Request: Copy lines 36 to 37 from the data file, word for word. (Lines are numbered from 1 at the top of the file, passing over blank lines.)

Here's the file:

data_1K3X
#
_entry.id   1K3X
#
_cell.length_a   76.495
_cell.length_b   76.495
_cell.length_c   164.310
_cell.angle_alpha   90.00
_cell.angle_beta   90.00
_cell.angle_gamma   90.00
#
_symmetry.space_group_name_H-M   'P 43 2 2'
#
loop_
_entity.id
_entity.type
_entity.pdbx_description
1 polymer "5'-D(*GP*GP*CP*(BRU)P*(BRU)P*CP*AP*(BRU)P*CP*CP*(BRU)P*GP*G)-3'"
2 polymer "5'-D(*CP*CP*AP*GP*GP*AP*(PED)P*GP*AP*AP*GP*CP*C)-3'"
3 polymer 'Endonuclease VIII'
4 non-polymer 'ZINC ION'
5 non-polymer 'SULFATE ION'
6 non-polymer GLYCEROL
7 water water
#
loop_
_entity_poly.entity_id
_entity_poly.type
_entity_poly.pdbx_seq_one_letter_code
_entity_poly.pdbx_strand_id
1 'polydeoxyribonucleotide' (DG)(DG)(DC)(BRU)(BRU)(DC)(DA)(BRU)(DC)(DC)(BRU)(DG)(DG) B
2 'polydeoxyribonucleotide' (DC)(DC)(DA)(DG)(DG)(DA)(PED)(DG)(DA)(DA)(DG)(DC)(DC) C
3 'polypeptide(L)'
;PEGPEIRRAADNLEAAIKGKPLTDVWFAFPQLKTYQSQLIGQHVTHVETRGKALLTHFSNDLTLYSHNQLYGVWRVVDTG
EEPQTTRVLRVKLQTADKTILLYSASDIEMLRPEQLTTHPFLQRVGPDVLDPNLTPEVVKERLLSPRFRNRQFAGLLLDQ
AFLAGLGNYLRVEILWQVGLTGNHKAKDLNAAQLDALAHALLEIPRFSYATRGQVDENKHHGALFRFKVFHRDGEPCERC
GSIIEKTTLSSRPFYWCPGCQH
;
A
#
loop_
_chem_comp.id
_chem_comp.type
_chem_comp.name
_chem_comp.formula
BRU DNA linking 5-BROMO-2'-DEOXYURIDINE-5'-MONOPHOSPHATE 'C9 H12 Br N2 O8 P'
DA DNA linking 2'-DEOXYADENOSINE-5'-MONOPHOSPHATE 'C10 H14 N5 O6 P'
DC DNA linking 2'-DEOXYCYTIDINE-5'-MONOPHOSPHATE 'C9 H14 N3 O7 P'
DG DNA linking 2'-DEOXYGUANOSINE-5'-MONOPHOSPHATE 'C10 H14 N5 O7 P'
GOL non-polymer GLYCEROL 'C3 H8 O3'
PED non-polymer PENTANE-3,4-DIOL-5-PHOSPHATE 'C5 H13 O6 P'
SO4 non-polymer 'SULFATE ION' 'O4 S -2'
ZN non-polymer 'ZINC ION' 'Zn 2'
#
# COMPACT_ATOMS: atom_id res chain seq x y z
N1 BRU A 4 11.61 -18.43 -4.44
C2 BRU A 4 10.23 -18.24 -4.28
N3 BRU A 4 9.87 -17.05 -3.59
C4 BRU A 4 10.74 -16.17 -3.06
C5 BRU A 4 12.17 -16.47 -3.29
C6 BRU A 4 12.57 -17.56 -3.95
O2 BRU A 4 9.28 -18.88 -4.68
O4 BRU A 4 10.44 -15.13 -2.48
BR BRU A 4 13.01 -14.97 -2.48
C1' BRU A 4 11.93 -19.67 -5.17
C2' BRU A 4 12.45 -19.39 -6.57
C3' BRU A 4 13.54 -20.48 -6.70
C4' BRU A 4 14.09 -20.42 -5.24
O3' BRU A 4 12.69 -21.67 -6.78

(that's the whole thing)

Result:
AFLAGLGNYLRVEILWQVGLTGNHKAKDLNAAQLDALAHALLEIPRFSYATRGQVDENKHHGALFRFKVFHRDGEPCERC
GSIIEKTTLSSRPFYWCPGCQH